When you not only split the primaries but also the secondaries into warm and cool versions, you have a perfect mixing palette for color theory and for creating a full range of neutrals and muted colors by mixing what you have. Choose one yellowish orange (warm) and one redder orange (cool), one reddish purple (warm) and one bluer purple (cool), one purplish blue and one greenish blue.
Which of the blues gets called Cold or Warm varies per art book I've read. Some artists say the purplish blue is the cold blue since it's closer to violet, those divide the spectrum with Yellow as the warmest color and Violet as the coldest. Others divide it on Blue-Orange, so the blue-green that comes closer to green and hence to yellow is the warmer blue. Whichever scheme you use, try to stick to it. Most of all, make sure you have both a purplish and a greenish blue.
A point in favor for green-blue as the cold blue is that polar ice tends to be that color. A point in favor of its being warm, and why I usually think of it as warm, is that tropical reefs tend to lean toward that brilliant turquoise. So it really is something still under debate among various experts. The most important thing is that whichever term you use, have both types of blue handy and know what you're calling it.
Mix everything with its closest neighbors in order to change the color while keeping the intensity. In order to dull the colors, mix in a little of their complements -- the color exactly across the color wheel. For a bluish green, that would be an orangy red.
That is also how I memorized the color names Viridian and Vermilion. Viridian is a blue-cast green. Vermilion is a red-cast orange. They start with the same initial and have many syllables. Remembering which of them was the green was tricky, but I finally got it when I learned both.
Here's a page of mixing charts I did with my Holbein oil pastels when I first bought the set. I tried many different combinations and discovered that putting the yellow on the bottom didn't give results as strong as I would've gotten putting it on top.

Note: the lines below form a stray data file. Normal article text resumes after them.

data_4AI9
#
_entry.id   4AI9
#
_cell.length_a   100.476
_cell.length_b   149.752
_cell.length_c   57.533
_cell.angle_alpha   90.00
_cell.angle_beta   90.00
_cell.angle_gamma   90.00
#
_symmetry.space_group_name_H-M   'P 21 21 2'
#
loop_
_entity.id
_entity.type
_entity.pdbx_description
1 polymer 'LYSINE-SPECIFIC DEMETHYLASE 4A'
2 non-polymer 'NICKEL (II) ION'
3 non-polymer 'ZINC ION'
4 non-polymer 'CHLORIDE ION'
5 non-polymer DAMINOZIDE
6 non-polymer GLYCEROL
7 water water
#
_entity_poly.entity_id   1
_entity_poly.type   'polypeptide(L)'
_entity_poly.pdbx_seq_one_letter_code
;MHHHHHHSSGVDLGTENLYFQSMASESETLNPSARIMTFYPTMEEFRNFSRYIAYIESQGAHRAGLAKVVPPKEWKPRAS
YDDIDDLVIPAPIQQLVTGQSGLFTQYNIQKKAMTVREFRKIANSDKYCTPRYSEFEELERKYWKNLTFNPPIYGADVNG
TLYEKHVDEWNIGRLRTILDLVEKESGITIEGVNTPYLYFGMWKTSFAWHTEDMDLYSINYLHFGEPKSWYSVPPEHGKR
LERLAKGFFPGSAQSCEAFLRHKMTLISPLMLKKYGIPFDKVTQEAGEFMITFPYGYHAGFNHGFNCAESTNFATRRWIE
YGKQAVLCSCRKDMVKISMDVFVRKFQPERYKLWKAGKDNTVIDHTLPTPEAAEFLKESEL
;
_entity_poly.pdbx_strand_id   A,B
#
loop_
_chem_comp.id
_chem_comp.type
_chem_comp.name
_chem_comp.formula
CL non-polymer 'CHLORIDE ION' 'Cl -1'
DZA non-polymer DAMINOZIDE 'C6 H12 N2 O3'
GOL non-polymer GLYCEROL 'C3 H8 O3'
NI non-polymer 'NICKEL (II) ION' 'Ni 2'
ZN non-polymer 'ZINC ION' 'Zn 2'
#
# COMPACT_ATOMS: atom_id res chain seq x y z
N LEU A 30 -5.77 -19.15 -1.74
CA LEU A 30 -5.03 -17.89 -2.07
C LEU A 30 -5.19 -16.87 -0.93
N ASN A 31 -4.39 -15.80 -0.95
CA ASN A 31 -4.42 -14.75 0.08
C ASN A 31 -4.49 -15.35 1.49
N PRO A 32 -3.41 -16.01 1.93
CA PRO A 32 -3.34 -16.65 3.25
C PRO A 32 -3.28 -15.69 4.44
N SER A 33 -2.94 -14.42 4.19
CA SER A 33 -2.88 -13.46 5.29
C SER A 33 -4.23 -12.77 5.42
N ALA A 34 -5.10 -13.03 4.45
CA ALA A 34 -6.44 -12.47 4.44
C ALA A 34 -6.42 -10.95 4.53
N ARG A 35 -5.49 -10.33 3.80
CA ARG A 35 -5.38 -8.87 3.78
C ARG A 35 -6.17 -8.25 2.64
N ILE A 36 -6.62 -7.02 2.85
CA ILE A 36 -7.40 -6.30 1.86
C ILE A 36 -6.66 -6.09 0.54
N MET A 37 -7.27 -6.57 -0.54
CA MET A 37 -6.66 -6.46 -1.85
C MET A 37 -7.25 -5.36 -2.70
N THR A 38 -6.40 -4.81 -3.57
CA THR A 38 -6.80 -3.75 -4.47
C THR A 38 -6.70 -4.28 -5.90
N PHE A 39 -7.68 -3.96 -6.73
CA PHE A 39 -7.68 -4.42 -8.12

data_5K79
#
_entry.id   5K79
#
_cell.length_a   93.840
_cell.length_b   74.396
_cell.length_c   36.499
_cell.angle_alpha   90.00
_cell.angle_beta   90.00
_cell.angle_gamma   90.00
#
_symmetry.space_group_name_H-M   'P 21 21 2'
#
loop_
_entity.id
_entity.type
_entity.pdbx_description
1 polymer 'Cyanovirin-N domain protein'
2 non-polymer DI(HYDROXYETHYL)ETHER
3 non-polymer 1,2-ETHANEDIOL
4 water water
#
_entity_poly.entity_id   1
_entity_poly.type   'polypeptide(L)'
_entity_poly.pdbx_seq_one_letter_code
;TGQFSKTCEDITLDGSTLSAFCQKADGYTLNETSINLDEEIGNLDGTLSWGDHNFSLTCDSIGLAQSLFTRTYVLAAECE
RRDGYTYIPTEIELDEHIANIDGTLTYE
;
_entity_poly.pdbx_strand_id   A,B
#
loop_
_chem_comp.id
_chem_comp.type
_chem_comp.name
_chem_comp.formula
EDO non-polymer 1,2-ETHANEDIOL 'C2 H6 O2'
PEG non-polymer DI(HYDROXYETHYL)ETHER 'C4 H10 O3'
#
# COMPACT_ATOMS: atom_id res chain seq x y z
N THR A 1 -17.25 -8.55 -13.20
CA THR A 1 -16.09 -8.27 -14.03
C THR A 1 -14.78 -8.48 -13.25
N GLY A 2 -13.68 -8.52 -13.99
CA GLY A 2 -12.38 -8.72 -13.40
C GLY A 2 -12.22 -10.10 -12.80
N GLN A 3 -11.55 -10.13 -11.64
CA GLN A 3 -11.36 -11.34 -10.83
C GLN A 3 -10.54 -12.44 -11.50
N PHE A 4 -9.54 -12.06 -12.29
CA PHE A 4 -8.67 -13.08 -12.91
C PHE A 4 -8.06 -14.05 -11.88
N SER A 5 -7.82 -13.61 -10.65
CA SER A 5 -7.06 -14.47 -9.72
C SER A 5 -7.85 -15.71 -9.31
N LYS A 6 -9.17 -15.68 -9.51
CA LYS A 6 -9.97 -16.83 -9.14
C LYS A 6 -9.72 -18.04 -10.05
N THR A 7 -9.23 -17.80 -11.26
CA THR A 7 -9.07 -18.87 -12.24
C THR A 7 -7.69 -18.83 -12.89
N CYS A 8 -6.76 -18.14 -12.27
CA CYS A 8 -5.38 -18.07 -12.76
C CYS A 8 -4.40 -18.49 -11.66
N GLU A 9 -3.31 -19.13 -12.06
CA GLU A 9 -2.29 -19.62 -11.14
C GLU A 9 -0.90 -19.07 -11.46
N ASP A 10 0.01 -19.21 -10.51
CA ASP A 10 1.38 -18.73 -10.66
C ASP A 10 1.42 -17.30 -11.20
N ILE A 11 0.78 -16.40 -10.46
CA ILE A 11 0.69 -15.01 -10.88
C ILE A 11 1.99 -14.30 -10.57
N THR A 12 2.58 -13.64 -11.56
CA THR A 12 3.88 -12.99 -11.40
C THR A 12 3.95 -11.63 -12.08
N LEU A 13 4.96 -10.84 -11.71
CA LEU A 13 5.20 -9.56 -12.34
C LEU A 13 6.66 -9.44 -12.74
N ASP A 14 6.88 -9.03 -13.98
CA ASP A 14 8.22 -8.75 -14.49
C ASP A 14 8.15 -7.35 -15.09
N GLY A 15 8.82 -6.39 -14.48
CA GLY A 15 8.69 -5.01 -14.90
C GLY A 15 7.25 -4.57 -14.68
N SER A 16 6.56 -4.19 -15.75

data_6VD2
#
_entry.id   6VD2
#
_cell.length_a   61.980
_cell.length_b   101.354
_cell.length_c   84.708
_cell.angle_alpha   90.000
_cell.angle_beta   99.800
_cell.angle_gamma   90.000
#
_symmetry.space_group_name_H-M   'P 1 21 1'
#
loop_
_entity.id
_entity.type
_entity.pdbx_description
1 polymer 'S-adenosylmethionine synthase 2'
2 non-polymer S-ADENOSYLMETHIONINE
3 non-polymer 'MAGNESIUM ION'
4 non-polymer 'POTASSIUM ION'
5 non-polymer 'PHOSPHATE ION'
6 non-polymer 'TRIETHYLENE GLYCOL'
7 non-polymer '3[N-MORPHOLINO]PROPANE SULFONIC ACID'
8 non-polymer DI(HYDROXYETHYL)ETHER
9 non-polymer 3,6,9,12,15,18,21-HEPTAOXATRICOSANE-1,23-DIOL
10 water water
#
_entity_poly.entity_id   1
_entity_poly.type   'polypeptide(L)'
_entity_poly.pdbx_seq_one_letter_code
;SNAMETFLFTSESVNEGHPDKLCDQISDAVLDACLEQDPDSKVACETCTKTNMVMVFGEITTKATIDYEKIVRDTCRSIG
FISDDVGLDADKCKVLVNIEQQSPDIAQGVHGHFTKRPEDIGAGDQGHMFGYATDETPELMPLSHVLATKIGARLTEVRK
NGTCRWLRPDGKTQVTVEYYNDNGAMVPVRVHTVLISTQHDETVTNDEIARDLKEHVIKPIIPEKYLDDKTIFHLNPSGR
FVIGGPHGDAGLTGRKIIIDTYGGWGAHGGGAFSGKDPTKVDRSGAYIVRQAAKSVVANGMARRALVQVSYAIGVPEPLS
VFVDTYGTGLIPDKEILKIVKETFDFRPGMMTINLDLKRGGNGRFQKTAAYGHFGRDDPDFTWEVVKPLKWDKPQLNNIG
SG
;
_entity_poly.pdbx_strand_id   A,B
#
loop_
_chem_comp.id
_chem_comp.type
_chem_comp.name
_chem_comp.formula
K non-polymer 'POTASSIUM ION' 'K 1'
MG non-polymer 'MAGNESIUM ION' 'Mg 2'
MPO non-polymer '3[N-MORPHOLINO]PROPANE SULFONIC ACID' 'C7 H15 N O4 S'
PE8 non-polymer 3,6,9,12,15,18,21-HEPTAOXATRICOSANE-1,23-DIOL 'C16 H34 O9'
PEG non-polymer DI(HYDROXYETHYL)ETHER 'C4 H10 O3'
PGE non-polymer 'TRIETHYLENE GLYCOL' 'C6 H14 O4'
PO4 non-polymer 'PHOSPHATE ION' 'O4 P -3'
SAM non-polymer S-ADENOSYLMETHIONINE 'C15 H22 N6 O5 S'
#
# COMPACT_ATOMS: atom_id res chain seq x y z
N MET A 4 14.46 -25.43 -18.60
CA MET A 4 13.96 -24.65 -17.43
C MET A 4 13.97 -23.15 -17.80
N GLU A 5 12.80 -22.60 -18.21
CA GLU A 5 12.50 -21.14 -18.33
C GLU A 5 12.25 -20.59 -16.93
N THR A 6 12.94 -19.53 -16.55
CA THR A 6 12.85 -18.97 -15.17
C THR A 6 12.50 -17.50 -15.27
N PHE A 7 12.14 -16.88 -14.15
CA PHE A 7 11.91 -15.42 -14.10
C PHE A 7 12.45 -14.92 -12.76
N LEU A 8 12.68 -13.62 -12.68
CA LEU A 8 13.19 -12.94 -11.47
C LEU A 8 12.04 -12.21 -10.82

Holbein Mixing Chart
Why Lemon on a Pink Plate?
After I finished all these charts and scanned my old chart, I demonstrated what kind of vividness you get when you mix colors only with their nearest neighbors on a split primary and secondary color wheel. Using the combinations closest to each other in my Holbeins box, I did a lemon in both yellows and orange -- orange because it's picking up the color of the pink plate.
I used a Permanent Red tint for the plate's basic color and Purple for the shadow of the lemon, darkening and bluing the plate. Then went into that a little with some Permanent Red, which browned and muted it, pushing the shadow back. In the background I used May Green lightly, then shaded it toward blue away from the side with the light (the left side is lit more) and did the same thing with the blue tablecloth using Sky Blue, Cobalt Blue and Red Violet (the blue-violet). I added a little of the darkest Red Violet at the edge of the shadow where it met the lemon because that was the darkest color.
The result is a candy-colored painting much sweeter than any lemon could possibly taste. I was in a mood to do a High Intensity painting -- with very saturated colors, true to their pure hues -- and High Key, most of them fairly light colors. So that first painting demonstrates what you can do if you have very bright colors in your palette and want to use them as very bright colors instead of muting them down.
I could also mix these Holbeins till all those bright colors looked like rich deep earth tones, without using the three earth tone browns in my set -- yellow ochre, Venetian Red and Burnt Umber. Indigo is a lower intensity blue that gets very deep and dark, that's in the bottom tray with the greens. But any colors I actually have, I could keep stronger by using the sticks. With any dry medium, the more colors you have, the easier it is to mix exactly what you want in a specific area.
Some artists like to use neutral colors and then accent them with the strong brights as the last layer. Others mix strong brights to create neutrals and keep them strong only in the focal point. I used warm colors to pull forward and the brightest lightest color for the focal point -- the yellow of the lemon really is the brightest thing in that rainbow, so it works. It might not have worked as well if I'd done an avocado.
I hope this article will give you a chance to see how Holbein Oil Pastels mix. They are available at Dick Blick in sets of 15, 25, 40 in cardboard boxes and a 50 color wood box set arranged with 10 colors in five values each, as well as the wonderful 225 color full range set that I hope to get someday. It's a bit above my means at the moment but worth saving up for. I know I'll enjoy having even more pigments to combine in all those great tints! You can try them in the small set to see if you like the texture and then get more if you enjoy them.
100 Holbein Set